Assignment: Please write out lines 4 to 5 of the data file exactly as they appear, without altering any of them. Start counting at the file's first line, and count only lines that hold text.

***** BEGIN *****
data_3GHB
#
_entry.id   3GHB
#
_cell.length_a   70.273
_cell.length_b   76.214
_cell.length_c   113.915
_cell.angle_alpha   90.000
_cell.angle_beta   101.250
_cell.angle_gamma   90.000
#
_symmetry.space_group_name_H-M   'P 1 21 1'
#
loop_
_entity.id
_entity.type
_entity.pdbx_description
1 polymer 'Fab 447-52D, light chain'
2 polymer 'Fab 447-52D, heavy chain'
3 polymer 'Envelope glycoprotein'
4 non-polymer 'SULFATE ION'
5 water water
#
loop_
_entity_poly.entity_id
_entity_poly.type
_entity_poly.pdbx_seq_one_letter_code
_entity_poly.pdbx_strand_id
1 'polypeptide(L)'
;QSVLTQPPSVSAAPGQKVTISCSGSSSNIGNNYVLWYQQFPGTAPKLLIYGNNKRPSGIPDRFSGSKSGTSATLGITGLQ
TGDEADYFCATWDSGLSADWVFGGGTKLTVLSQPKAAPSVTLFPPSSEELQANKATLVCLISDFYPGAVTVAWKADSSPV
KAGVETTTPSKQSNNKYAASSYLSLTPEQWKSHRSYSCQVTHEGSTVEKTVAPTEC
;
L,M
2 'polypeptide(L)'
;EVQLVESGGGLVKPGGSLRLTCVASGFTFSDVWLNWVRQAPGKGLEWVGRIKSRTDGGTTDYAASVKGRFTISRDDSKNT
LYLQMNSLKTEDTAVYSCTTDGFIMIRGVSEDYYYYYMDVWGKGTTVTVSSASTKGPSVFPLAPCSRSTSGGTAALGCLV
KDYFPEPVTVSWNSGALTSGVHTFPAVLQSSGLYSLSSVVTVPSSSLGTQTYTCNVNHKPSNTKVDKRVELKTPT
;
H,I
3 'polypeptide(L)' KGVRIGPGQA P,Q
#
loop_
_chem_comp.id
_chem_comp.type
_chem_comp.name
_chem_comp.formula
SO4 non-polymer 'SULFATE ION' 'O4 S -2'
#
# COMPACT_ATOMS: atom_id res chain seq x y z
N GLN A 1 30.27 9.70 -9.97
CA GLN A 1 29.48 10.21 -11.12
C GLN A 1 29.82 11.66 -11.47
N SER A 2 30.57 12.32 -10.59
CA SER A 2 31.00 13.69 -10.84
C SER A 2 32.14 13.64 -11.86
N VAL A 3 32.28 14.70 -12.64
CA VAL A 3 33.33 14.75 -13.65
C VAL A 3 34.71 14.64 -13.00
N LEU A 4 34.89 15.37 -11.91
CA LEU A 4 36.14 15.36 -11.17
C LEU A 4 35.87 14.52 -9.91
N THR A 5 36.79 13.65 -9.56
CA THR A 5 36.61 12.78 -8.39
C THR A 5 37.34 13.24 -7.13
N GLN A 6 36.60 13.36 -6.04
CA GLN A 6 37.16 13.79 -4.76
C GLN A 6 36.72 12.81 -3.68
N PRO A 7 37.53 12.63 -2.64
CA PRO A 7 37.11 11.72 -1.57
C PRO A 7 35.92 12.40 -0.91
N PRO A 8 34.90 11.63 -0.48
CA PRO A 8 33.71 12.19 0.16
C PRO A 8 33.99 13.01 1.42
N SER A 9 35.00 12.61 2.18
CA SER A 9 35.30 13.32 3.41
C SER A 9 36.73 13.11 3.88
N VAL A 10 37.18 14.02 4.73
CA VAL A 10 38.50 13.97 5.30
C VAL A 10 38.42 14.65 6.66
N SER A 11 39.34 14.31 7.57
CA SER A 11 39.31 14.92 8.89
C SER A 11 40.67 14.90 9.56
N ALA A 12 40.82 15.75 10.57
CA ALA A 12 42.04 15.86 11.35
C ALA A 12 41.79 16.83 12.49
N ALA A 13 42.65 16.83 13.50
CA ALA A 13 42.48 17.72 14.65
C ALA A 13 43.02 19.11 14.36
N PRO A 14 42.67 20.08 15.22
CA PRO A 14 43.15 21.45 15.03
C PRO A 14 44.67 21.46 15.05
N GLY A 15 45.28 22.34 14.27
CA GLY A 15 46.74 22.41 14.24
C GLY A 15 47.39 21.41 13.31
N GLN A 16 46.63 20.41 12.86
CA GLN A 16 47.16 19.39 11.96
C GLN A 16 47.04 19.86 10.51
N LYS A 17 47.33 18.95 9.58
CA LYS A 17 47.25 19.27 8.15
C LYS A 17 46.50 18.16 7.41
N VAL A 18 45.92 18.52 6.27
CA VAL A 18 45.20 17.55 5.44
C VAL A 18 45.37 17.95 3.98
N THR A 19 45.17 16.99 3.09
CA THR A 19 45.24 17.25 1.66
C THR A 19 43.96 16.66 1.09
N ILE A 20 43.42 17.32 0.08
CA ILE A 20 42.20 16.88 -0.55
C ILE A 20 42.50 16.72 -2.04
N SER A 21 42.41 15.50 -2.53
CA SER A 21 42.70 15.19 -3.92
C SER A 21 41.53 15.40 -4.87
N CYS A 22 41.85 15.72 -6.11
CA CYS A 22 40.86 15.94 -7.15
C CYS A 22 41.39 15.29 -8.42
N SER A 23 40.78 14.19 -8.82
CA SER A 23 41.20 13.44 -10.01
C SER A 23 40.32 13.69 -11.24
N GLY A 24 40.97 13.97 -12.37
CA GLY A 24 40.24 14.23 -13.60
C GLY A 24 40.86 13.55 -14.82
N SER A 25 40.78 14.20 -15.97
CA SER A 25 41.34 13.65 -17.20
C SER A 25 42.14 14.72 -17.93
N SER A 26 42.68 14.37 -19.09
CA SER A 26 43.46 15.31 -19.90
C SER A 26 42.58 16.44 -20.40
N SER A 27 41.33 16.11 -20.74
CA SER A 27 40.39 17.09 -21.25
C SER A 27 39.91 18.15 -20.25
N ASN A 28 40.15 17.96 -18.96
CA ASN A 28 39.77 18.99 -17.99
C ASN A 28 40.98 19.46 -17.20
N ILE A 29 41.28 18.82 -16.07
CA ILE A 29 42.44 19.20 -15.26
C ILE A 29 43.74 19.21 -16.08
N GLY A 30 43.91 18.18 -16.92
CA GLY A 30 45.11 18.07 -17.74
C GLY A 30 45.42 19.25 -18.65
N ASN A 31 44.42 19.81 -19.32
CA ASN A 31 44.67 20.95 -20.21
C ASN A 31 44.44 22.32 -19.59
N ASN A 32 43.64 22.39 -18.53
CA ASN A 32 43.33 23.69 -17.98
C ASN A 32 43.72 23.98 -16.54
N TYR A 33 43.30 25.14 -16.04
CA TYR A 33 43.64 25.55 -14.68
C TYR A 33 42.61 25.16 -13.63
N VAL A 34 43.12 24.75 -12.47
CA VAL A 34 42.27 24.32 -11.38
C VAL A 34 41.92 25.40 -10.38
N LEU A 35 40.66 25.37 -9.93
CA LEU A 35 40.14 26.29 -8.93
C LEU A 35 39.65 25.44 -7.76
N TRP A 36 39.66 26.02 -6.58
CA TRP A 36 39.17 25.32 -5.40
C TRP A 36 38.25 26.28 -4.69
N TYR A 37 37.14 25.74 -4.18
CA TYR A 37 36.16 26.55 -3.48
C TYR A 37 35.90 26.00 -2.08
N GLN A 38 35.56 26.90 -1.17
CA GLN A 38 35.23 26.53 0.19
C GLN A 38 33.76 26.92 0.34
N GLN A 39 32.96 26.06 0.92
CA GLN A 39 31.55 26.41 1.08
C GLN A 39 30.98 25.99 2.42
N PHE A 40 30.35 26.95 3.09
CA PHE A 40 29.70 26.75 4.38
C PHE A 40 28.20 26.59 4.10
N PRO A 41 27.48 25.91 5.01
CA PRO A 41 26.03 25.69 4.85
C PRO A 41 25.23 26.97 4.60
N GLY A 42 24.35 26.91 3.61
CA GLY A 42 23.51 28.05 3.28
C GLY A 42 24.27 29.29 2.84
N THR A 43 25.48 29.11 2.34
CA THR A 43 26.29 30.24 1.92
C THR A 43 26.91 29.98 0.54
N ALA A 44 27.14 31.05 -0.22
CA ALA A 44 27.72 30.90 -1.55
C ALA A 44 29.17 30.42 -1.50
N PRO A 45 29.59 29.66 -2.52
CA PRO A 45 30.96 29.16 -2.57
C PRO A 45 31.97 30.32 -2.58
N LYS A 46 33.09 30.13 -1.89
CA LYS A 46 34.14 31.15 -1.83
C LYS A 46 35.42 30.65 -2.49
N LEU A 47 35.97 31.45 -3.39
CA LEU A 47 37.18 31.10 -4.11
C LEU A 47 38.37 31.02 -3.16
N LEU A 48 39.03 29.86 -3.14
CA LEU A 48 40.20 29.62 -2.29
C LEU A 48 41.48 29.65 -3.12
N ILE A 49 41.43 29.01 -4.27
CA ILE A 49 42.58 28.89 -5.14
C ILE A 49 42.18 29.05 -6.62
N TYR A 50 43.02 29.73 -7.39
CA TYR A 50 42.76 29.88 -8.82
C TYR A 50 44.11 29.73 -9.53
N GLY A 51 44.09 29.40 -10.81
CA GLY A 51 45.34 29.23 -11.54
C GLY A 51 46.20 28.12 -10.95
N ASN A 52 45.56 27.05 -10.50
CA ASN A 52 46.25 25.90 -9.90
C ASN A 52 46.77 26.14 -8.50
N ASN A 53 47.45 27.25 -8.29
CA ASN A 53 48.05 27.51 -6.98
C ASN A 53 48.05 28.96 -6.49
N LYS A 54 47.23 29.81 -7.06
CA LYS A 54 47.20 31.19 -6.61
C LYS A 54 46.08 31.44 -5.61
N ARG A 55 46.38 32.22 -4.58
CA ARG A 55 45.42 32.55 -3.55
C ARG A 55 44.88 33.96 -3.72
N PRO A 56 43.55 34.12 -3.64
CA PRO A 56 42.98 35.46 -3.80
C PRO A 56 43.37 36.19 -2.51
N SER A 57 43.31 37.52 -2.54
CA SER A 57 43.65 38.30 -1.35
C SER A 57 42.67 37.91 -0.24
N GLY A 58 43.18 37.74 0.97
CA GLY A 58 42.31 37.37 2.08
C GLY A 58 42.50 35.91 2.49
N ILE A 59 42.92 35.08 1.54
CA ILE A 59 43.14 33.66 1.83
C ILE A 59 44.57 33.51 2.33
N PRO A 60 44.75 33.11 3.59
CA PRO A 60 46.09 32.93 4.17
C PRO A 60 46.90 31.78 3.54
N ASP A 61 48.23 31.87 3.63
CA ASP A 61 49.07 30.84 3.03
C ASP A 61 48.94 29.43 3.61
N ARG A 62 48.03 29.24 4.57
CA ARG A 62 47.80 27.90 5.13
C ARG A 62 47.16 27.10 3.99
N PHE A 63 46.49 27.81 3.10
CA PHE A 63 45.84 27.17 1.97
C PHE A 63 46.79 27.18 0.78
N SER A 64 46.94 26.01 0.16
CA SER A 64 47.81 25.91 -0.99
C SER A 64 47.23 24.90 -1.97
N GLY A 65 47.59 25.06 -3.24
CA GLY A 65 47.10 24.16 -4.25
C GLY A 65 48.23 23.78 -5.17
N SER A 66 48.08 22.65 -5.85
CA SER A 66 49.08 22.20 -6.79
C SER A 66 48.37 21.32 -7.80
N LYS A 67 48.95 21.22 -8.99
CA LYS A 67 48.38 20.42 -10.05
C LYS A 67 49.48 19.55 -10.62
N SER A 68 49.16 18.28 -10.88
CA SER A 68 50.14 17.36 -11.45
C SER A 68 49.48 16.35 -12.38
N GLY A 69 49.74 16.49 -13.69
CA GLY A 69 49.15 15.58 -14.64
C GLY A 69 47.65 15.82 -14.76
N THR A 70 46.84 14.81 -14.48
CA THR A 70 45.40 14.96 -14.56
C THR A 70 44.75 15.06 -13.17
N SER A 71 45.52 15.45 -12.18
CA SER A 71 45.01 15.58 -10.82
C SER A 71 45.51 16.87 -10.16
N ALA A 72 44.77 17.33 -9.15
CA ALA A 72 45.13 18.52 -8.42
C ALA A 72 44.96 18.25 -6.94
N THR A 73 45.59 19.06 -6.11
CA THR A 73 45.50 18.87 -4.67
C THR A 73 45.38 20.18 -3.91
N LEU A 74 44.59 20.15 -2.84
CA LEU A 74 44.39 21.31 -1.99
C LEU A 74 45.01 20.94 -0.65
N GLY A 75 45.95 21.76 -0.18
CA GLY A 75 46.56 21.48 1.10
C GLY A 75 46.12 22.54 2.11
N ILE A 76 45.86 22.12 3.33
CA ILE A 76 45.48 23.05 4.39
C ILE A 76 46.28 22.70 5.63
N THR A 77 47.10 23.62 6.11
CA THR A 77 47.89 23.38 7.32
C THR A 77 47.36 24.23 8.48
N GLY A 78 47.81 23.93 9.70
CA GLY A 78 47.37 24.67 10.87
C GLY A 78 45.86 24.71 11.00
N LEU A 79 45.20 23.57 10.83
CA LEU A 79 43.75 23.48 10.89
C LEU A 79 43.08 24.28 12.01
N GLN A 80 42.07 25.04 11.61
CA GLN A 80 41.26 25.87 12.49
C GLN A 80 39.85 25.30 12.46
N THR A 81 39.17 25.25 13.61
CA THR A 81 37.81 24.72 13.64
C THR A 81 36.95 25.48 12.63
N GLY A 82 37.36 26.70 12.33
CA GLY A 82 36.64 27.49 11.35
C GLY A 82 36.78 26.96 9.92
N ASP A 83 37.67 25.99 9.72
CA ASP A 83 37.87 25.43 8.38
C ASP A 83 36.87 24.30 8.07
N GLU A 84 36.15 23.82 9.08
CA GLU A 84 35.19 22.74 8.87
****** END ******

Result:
#
_cell.length_a   70.273